Happy Camera Day!

by Shelby Smith and Marcus Jeffrey

June 29th is Camera Day!  As we remain closed to the public, to celebrate we thought we would give you a virtual peak into our photography case at the Lake of the Woods Museum.

Click the right and left arrows below to navigate through the images.

From the exhibit guide book:

If a picture is worth a thousand words, then this case must be priceless. Featured in this case are cameras from the 1890s to the 1960s.

In the centre is an Improved Empire State camera made by the Rochester Optical Company. It is a commercial camera and would have been used for studio portraits. Examples of the 8” x 10” negatives this type of camera produced are leaning behind the wooden tripod.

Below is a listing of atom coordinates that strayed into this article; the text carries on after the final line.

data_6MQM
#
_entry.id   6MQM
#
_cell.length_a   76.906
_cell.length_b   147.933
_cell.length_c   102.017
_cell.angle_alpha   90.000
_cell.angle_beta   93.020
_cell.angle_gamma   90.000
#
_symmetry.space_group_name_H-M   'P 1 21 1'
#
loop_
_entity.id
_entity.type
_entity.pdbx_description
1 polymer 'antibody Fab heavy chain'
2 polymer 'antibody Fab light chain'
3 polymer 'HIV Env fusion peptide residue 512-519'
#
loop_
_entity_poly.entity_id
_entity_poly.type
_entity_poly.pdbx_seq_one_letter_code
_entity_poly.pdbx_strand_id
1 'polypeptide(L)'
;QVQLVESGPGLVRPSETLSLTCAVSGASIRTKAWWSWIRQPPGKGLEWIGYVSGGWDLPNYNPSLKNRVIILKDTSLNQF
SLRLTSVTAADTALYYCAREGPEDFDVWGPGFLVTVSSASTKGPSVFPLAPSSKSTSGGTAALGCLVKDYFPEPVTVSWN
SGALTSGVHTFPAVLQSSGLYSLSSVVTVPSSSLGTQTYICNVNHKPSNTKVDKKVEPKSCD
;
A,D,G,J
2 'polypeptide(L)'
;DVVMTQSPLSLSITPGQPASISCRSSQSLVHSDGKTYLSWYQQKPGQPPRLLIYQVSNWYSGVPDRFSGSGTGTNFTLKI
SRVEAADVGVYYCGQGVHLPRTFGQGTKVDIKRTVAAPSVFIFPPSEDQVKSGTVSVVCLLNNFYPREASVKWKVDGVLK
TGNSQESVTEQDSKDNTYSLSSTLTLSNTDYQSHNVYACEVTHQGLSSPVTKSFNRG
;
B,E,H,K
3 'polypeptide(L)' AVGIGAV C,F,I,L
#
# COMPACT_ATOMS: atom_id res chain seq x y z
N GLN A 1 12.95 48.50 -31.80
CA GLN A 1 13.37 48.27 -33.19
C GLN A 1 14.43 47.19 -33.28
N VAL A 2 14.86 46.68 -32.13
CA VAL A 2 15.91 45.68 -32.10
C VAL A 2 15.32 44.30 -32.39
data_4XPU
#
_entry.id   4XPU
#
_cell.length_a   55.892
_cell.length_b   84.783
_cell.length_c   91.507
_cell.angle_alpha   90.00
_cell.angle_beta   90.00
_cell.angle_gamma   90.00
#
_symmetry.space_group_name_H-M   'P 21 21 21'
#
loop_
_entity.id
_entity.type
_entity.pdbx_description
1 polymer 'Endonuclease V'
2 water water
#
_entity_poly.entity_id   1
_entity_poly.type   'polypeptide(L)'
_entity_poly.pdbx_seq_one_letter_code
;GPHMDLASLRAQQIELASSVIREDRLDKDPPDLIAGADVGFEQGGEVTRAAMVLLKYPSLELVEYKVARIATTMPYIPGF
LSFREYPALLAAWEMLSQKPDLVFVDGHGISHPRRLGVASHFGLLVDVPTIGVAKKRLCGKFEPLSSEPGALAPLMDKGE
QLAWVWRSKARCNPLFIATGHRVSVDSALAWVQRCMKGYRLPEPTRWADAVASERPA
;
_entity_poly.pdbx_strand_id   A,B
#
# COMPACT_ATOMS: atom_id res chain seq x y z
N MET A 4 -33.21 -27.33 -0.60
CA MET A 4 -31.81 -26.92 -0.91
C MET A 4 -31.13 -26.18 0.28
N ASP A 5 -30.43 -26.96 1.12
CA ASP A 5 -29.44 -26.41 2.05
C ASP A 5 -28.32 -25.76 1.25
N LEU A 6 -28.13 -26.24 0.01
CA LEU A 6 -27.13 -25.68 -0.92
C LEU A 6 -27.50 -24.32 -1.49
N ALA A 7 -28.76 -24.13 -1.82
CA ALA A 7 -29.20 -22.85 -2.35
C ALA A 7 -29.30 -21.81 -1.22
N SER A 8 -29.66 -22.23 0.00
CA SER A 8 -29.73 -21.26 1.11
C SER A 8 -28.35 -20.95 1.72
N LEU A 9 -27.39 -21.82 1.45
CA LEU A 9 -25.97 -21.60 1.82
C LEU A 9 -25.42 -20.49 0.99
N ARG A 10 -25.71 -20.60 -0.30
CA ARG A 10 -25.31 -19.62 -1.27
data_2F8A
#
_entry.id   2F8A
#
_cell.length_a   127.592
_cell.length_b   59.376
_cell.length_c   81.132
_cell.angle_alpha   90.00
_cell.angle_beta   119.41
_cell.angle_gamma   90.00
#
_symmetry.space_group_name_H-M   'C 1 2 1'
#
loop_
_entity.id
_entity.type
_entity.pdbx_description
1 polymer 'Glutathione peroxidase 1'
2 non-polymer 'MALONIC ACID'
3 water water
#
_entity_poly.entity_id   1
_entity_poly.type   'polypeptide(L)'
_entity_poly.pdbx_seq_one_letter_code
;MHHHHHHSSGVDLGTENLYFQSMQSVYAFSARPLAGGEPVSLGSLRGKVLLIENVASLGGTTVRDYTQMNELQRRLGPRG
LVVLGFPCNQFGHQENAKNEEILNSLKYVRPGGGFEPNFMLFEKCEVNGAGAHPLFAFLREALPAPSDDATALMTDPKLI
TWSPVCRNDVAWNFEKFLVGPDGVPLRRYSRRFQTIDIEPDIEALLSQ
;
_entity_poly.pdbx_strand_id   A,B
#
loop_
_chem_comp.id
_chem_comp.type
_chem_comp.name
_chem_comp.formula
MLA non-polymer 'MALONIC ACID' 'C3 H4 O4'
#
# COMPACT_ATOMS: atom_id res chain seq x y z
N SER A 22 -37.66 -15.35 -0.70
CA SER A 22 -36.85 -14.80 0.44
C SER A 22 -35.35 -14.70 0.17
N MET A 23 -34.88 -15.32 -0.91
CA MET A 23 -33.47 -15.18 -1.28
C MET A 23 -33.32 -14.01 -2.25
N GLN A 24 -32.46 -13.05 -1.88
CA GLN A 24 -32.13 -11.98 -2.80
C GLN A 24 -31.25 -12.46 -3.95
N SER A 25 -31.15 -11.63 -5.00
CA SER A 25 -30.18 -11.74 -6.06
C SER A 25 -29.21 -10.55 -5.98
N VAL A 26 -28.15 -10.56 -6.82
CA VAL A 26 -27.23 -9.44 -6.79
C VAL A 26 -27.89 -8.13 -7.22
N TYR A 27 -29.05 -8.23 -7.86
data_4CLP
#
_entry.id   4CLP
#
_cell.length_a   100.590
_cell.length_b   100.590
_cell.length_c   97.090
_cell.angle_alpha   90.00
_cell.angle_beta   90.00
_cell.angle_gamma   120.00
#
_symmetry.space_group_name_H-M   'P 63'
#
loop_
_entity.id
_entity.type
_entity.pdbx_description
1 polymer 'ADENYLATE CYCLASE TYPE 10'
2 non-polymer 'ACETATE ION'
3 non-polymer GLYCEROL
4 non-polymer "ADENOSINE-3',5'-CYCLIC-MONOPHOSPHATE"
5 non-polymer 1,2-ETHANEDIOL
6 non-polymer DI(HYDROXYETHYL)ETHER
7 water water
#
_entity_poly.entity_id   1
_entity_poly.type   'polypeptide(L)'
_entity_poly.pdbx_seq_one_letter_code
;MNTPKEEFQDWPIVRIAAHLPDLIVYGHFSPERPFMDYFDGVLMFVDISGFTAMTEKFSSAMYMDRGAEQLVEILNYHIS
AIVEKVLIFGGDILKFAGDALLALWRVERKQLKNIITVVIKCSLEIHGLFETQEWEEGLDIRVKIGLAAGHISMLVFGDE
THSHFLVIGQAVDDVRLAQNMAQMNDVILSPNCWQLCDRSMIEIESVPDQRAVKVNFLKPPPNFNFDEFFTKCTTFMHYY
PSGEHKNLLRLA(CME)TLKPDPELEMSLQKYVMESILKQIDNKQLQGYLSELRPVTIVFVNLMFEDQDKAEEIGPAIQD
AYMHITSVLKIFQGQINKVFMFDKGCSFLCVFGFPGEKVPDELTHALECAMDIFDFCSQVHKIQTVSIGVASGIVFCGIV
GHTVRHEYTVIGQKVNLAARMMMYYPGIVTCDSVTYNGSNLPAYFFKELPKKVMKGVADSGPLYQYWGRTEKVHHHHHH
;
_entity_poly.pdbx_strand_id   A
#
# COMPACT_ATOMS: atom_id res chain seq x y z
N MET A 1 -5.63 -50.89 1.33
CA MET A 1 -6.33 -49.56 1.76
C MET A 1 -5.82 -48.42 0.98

On the left side of the case are some examples of hand-tinted photographs as well as Eastman Kodak Water Color Stamps meant for tinting photographs. Before colour film, artists added colour to black and white images by hand. Behind the watercolours is a Premo D camera from the Rochester Optical Company, as well as examples of photographic glass plates. In front of the watercolours is a stereoscope, which allowed the viewer to see images in 3D.

On the right side is a collection of Eastman Kodak Brownie cameras. The Brownie was introduced in 1900. It was simple to use and inexpensive, costing only $1. The Brownie camera made photography accessible to all, and remains popular with photography buffs to this day.

The Lake of the Woods Museum is always looking to add more local historical photographs and artifacts to our collection.  If you have something you think might be of interest, please contact us.

Did you know?

Eddy Cobiness, Norval Morrisseau, and Carl Ray are three members of the Professional Native Indian Artists Incorporated, also known as the Indian Group of Seven are from the region of Lake of the Woods.